The probability that a malicious super majority (>67%) to be selected for the same round in the same consensus is 10^-9, even if 33% of the nodes from the shard are malicious. In that case they can propose a block and sign it — let’s call it BLOCK M, but it will not be notarized by metachain. Metachain notarizes BLOCK M, only if BLOCK M+1 is built on top of it. In order to create BLOCK M+1 the next consensus group has to agree with BLOCK M. Only a malicious group will agree with BLOCK M, so the next group must have a malicious super majority again. As the random seed for group selection cannot be tampered with, the probability of selecting one malicious super majority group is ~10^-9 — to be exact 5.38 * 10^-10.
The probability of signing two consecutive malicious blocks equals with selecting two subgroups with at least (⅔*63 + 1) members from the malicious group consequently. The probability for this is: ~10^-18.
Furthermore, the consequently selected groups must be colluding, otherwise the blocks will not be signed.
We demonstrated that the protocol is provably secure against invalid transactions.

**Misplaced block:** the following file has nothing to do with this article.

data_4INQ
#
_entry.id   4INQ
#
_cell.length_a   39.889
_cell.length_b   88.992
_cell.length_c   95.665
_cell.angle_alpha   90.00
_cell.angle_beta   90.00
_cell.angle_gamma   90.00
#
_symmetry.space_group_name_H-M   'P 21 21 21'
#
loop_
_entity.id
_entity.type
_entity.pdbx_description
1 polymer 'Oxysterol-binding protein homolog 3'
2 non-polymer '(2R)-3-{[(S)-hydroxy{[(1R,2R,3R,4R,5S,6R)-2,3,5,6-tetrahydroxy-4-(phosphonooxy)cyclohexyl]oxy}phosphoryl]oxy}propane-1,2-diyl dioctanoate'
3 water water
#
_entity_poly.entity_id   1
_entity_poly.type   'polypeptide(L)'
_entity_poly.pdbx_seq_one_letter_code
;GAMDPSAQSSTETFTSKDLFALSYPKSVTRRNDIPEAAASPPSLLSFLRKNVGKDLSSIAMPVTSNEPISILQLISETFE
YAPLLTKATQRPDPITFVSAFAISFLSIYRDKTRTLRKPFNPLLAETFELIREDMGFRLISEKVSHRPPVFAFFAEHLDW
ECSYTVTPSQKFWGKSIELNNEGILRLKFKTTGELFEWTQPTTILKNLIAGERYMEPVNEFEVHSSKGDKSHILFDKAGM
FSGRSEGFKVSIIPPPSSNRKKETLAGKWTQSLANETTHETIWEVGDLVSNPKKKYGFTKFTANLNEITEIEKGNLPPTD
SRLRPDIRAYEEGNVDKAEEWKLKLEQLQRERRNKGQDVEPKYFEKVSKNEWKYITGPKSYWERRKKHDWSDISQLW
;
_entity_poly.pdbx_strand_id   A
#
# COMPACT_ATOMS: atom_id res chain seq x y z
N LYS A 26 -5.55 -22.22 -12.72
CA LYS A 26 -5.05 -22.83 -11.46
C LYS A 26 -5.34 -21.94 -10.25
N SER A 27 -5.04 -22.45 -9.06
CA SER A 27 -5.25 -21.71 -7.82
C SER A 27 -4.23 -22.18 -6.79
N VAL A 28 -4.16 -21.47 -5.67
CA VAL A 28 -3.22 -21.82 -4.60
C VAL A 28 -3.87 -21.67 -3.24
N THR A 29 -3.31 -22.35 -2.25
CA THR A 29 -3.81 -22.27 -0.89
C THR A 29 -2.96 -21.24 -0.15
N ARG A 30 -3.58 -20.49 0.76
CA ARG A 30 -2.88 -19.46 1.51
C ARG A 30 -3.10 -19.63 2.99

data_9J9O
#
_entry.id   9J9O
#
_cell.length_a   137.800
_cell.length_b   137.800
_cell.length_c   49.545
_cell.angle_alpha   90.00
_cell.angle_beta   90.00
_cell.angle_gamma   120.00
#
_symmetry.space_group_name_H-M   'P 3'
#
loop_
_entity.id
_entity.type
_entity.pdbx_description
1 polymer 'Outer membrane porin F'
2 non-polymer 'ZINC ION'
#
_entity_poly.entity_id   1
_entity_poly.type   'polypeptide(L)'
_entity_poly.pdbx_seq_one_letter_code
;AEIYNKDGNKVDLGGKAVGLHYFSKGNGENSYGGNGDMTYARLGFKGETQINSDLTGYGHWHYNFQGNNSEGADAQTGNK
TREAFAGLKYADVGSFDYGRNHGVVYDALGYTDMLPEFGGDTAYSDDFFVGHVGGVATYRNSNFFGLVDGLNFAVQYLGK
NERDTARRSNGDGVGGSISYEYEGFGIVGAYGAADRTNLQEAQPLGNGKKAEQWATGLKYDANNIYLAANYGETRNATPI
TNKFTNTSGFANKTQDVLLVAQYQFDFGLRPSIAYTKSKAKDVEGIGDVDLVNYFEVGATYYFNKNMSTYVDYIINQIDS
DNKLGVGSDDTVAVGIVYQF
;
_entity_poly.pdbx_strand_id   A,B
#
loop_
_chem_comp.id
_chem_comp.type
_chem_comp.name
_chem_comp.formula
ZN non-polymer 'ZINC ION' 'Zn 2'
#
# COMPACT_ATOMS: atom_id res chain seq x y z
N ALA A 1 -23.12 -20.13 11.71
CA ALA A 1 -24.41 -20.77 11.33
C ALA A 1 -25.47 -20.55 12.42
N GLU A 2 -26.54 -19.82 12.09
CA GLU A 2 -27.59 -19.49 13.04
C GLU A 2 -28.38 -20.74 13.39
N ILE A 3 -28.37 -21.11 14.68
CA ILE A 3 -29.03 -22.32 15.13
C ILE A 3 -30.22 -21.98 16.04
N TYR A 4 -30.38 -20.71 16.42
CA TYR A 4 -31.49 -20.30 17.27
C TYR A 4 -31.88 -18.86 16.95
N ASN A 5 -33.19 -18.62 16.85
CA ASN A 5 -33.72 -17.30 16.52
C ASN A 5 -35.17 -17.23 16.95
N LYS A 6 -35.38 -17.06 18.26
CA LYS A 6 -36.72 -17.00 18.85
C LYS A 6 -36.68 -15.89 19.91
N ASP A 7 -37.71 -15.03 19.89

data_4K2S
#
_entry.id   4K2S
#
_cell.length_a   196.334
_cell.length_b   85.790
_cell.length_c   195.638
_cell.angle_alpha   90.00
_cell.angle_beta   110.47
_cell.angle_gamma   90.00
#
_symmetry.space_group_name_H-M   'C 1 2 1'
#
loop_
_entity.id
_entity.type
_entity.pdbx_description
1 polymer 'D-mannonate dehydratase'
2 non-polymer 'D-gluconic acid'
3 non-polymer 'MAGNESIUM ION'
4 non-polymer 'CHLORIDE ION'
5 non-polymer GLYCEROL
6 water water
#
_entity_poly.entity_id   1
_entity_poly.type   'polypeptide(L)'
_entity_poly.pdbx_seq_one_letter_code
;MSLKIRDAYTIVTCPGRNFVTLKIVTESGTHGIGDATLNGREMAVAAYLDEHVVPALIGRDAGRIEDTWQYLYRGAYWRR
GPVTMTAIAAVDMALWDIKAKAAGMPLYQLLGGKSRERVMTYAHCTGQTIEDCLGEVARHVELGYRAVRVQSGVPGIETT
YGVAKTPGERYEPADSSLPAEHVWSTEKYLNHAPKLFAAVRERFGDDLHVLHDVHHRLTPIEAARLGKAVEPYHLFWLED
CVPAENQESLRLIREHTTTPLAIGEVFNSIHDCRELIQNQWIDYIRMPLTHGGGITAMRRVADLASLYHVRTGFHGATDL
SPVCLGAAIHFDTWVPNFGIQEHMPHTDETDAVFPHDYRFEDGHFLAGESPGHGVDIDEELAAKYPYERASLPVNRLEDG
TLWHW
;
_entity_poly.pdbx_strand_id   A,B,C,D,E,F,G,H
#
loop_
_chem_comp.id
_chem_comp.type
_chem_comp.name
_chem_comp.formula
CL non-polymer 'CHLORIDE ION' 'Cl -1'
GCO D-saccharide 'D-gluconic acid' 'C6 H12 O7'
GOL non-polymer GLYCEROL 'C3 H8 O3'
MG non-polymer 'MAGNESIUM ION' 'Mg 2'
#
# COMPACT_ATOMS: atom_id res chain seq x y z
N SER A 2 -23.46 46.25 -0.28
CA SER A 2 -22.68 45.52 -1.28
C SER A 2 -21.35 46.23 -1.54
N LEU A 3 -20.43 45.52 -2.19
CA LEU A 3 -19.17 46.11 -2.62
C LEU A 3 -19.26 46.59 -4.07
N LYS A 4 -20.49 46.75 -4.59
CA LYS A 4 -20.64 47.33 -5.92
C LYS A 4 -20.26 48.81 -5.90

Q: How do you mitigate shard-takeover ? Is shard-takeover possible ?
The protocol is designed in such a way that it is provably secure and the probability of shard takeover is extremely low: 2.88*10^-78. A sharded architecture has to be constructed in such a way, that it makes impossible for a shard to be taken over.
Shard takeover resolution:
Fallback solution, even for this impossible cases. Status: research done, two possible solutions, implementation planned after first test net launch.
At creation of each block, the leader will add a proof that money was not created out of thin air. This proof will be verified by metachain and by each destination shard as well.
When the leader proposes a block he adds in the header also a merkle proof for a few accounts that changed their balance during the block execution. The selection of these accounts needs to be deterministic, e.g take accounts from first transaction in each miniblock and provide an aggregated proof that goes from all these accounts to the state root hash registered in the block. When one invalid block is proposed by a malicious majority, the state root is tampered with an invalid result (after including invalid changes to the state tree).